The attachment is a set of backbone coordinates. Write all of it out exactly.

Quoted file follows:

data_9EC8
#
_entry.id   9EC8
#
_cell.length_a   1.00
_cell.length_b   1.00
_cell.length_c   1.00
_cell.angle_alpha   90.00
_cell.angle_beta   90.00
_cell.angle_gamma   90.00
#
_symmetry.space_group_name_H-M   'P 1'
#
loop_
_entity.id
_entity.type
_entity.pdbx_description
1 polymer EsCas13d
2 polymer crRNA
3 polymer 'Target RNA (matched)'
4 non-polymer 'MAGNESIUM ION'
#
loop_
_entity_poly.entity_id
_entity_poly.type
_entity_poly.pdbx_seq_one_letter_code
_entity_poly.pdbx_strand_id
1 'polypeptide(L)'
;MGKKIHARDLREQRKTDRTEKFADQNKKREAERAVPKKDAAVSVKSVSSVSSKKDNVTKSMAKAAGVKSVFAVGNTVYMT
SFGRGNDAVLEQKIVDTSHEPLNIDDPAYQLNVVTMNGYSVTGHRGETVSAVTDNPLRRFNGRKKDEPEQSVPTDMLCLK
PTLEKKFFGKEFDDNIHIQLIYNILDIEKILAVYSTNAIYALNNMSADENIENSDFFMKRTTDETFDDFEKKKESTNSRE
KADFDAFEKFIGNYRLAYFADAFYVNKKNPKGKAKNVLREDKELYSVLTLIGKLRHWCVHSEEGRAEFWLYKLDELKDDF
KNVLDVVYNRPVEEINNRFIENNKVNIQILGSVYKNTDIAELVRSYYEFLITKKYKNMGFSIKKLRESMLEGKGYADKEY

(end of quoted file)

data_9EC8
#
_entry.id   9EC8
#
_cell.length_a   1.00
_cell.length_b   1.00
_cell.length_c   1.00
_cell.angle_alpha   90.00
_cell.angle_beta   90.00
_cell.angle_gamma   90.00
#
_symmetry.space_group_name_H-M   'P 1'
#
loop_
_entity.id
_entity.type
_entity.pdbx_description
1 polymer EsCas13d
2 polymer crRNA
3 polymer 'Target RNA (matched)'
4 non-polymer 'MAGNESIUM ION'
#
loop_
_entity_poly.entity_id
_entity_poly.type
_entity_poly.pdbx_seq_one_letter_code
_entity_poly.pdbx_strand_id
1 'polypeptide(L)'
;MGKKIHARDLREQRKTDRTEKFADQNKKREAERAVPKKDAAVSVKSVSSVSSKKDNVTKSMAKAAGVKSVFAVGNTVYMT
SFGRGNDAVLEQKIVDTSHEPLNIDDPAYQLNVVTMNGYSVTGHRGETVSAVTDNPLRRFNGRKKDEPEQSVPTDMLCLK
PTLEKKFFGKEFDDNIHIQLIYNILDIEKILAVYSTNAIYALNNMSADENIENSDFFMKRTTDETFDDFEKKKESTNSRE
KADFDAFEKFIGNYRLAYFADAFYVNKKNPKGKAKNVLREDKELYSVLTLIGKLRHWCVHSEEGRAEFWLYKLDELKDDF
KNVLDVVYNRPVEEINNRFIENNKVNIQILGSVYKNTDIAELVRSYYEFLITKKYKNMGFSIKKLRESMLEGKGYADKEY